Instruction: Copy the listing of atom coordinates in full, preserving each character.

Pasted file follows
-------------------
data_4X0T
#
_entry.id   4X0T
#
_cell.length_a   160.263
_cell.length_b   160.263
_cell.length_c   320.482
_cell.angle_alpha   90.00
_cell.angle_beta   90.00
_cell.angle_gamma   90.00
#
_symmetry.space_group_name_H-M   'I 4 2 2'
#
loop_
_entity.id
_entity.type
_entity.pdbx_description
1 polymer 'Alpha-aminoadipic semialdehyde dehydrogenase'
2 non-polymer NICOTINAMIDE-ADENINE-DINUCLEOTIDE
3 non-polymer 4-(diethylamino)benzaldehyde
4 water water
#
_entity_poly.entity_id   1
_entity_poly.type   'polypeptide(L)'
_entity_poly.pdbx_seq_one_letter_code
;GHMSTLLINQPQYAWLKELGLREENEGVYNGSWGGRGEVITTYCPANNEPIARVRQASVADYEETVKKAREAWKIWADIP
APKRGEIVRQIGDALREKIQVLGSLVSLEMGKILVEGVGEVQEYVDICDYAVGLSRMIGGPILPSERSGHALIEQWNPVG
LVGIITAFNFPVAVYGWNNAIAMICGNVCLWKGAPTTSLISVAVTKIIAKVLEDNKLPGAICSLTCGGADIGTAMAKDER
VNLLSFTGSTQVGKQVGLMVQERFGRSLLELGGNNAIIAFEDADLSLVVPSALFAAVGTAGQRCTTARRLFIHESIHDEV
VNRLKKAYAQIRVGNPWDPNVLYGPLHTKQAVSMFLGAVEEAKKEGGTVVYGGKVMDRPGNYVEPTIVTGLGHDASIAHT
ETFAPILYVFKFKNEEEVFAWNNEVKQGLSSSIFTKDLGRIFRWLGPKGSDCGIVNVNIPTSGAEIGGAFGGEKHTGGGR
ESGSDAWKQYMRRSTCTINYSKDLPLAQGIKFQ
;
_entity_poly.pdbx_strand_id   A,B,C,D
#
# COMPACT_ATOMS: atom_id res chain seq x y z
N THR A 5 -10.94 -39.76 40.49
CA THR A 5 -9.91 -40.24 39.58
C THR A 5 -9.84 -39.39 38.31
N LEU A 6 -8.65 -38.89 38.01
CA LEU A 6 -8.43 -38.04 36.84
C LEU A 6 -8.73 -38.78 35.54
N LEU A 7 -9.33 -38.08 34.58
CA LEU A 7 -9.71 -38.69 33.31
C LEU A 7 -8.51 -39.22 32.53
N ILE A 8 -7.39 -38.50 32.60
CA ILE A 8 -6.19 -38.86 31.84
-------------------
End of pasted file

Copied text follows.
data_4X0T
#
_entry.id   4X0T
#
_cell.length_a   160.263
_cell.length_b   160.263
_cell.length_c   320.482
_cell.angle_alpha   90.00
_cell.angle_beta   90.00
_cell.angle_gamma   90.00
#
_symmetry.space_group_name_H-M   'I 4 2 2'
#
loop_
_entity.id
_entity.type
_entity.pdbx_description
1 polymer 'Alpha-aminoadipic semialdehyde dehydrogenase'
2 non-polymer NICOTINAMIDE-ADENINE-DINUCLEOTIDE
3 non-polymer 4-(diethylamino)benzaldehyde
4 water water
#
_entity_poly.entity_id   1
_entity_poly.type   'polypeptide(L)'
_entity_poly.pdbx_seq_one_letter_code
;GHMSTLLINQPQYAWLKELGLREENEGVYNGSWGGRGEVITTYCPANNEPIARVRQASVADYEETVKKAREAWKIWADIP
APKRGEIVRQIGDALREKIQVLGSLVSLEMGKILVEGVGEVQEYVDICDYAVGLSRMIGGPILPSERSGHALIEQWNPVG
LVGIITAFNFPVAVYGWNNAIAMICGNVCLWKGAPTTSLISVAVTKIIAKVLEDNKLPGAICSLTCGGADIGTAMAKDER
VNLLSFTGSTQVGKQVGLMVQERFGRSLLELGGNNAIIAFEDADLSLVVPSALFAAVGTAGQRCTTARRLFIHESIHDEV
VNRLKKAYAQIRVGNPWDPNVLYGPLHTKQAVSMFLGAVEEAKKEGGTVVYGGKVMDRPGNYVEPTIVTGLGHDASIAHT
ETFAPILYVFKFKNEEEVFAWNNEVKQGLSSSIFTKDLGRIFRWLGPKGSDCGIVNVNIPTSGAEIGGAFGGEKHTGGGR
ESGSDAWKQYMRRSTCTINYSKDLPLAQGIKFQ
;
_entity_poly.pdbx_strand_id   A,B,C,D
#
# COMPACT_ATOMS: atom_id res chain seq x y z
N THR A 5 -10.94 -39.76 40.49
CA THR A 5 -9.91 -40.24 39.58
C THR A 5 -9.84 -39.39 38.31
N LEU A 6 -8.65 -38.89 38.01
CA LEU A 6 -8.43 -38.04 36.84
C LEU A 6 -8.73 -38.78 35.54
N LEU A 7 -9.33 -38.08 34.58
CA LEU A 7 -9.71 -38.69 33.31
C LEU A 7 -8.51 -39.22 32.53
N ILE A 8 -7.39 -38.50 32.60
CA ILE A 8 -6.19 -38.86 31.84